Decoding the role of a coach

Is the coach the ultimate force on the cricket field? He can make a decision that can make or mar. He prepares the battle plans but it is also true that it is not just about the coach in any grade of cricket. He has to have 11 players with the ability to deliver.

Shane Warne has expressed his interest to coach Team India.   -  PTI

How important is the role of a coach? Shane Warne’s opinion on a coach is well established. Left to him, it is a redundant post.

The merits of his argument can be debated but there are many who believe that it ultimately boils down to the performance of the players. True, a bit of tweaking in technique and approach can come in handy in a challenging situation but the onus mostly lies on the players. Rarely on the coach.

In the Indian Premier League (IPL), or during a T20 match, the coach/mentor comes into the picture during tense stages. We are told they can make a decision that can make or mar. They have to sometimes think for the captain, send messages that can impact the game. But how often?

Is the coach the ultimate force on the cricket field? Some of the Indian stalwarts did not fall in line with the coaching philosophy of Australian great Greg Chappell, an acknowledged cricket ‘guru’ otherwise.

If a coach was the ultimate figure making the difference on the field, Kings XI Punjab would not have languished at the bottom of the table in 2015 after having finished runner-up the previous season. If Sanjay Bangar’s magic from the dugout was the reason for the team’s sudden elevation then would the lack of it in 2015 mean the coach was the reason for the miserable performance of the team?

Bangar gained the most, more than the players, from the 2014 edition of the IPL. He was fast-tracked to the National team and has managed to hang in with Team Director Ravi Shastri putting in some kind words for the former Railway batsman. Bangar, however, has failed to revive Kings XI Punjab’s fortunes this year too. At least thus far. It lies at the bottom of the table with five defeats in six matches.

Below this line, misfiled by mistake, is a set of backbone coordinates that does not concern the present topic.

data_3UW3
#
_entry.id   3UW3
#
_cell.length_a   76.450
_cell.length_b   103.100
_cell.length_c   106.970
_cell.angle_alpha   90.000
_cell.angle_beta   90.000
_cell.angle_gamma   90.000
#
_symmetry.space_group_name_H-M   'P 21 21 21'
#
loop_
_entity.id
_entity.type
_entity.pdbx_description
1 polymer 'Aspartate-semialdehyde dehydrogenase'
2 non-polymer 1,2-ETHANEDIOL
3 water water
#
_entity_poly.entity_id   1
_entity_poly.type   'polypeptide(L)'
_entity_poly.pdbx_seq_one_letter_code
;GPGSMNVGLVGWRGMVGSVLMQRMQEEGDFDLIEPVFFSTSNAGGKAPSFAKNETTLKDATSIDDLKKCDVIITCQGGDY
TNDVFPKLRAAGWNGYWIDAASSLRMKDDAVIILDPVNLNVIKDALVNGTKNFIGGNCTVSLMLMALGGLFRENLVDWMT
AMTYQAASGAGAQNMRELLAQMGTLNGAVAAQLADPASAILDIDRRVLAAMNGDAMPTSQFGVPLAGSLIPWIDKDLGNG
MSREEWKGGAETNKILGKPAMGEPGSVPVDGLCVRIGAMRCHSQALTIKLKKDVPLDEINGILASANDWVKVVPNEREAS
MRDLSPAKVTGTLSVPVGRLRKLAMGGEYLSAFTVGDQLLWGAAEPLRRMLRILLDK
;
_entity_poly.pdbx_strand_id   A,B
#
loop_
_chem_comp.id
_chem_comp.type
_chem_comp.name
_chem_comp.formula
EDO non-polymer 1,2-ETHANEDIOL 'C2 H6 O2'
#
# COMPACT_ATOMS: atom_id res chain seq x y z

Virender Sehwag, now mentor of Kings XI Punjab, had a coach who taught him the basics and kept reminding him to stick to them until the last match of his career. Sehwag was a kind of player who nodded to everything that was told to him by the coach but he would walk out and do what his mind and heart told him. His hand-eye co-ordination was the driving force.

This is not to suggest that a coach may not have any role. He prepares the battle plans but it is also true that it is not just about the coach in any grade of cricket. He has to have 11 players with the ability to deliver. It pays to have a player-captain like Zaheer Khan, who has transformed the approach of Delhi Daredevils. He sets an example for his team-mates to emulate.

Well defined role

This season the coaches of the teams have remained in the background. Their role is well defined though — to get the best out of the players with the help of the assistants/video analysts/trainers and physios. But what if the players don’t perform?

“I can’t play for them,” an exasperated John Wright had once remarked after an Indian defeat. Bangar, Sehwag and Stephen Fleming may be tempted to say the same. They can only guide and advise with the tacit understanding that ultimately it is the men on the field who make the difference.

It would be interesting to see if Warne accepts an offer to coach, having successfully delivered in 2008 when he was the player. And the coach too!

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